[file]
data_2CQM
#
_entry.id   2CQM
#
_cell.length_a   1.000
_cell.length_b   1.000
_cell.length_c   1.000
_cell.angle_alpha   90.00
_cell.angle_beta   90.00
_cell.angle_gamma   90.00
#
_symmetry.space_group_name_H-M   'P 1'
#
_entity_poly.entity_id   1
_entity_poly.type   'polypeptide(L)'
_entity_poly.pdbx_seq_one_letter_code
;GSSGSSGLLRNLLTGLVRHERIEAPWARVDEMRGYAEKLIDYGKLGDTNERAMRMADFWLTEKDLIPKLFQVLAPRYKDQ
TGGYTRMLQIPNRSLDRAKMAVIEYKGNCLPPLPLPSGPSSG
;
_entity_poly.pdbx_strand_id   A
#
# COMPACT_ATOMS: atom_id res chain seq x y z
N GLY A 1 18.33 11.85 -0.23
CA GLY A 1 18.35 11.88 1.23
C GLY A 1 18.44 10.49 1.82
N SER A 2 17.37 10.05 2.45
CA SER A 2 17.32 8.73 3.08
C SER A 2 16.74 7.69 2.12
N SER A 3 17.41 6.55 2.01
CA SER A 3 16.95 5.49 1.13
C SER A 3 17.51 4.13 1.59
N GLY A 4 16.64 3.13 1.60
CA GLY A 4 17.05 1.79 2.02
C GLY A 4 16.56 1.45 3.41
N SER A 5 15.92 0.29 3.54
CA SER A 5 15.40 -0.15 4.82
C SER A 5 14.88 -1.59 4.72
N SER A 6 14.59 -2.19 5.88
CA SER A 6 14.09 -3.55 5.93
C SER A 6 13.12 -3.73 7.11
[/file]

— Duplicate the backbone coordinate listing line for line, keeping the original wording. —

data_2CQM
#
_entry.id   2CQM
#
_cell.length_a   1.000
_cell.length_b   1.000
_cell.length_c   1.000
_cell.angle_alpha   90.00
_cell.angle_beta   90.00
_cell.angle_gamma   90.00
#
_symmetry.space_group_name_H-M   'P 1'
#
_entity_poly.entity_id   1
_entity_poly.type   'polypeptide(L)'
_entity_poly.pdbx_seq_one_letter_code
;GSSGSSGLLRNLLTGLVRHERIEAPWARVDEMRGYAEKLIDYGKLGDTNERAMRMADFWLTEKDLIPKLFQVLAPRYKDQ
TGGYTRMLQIPNRSLDRAKMAVIEYKGNCLPPLPLPSGPSSG
;
_entity_poly.pdbx_strand_id   A
#
# COMPACT_ATOMS: atom_id res chain seq x y z
N GLY A 1 18.33 11.85 -0.23
CA GLY A 1 18.35 11.88 1.23
C GLY A 1 18.44 10.49 1.82
N SER A 2 17.37 10.05 2.45
CA SER A 2 17.32 8.73 3.08
C SER A 2 16.74 7.69 2.12
N SER A 3 17.41 6.55 2.01
CA SER A 3 16.95 5.49 1.13
C SER A 3 17.51 4.13 1.59
N GLY A 4 16.64 3.13 1.60
CA GLY A 4 17.05 1.79 2.02
C GLY A 4 16.56 1.45 3.41
N SER A 5 15.92 0.29 3.54
CA SER A 5 15.40 -0.15 4.82
C SER A 5 14.88 -1.59 4.72
N SER A 6 14.59 -2.19 5.88
CA SER A 6 14.09 -3.55 5.93
C SER A 6 13.12 -3.73 7.11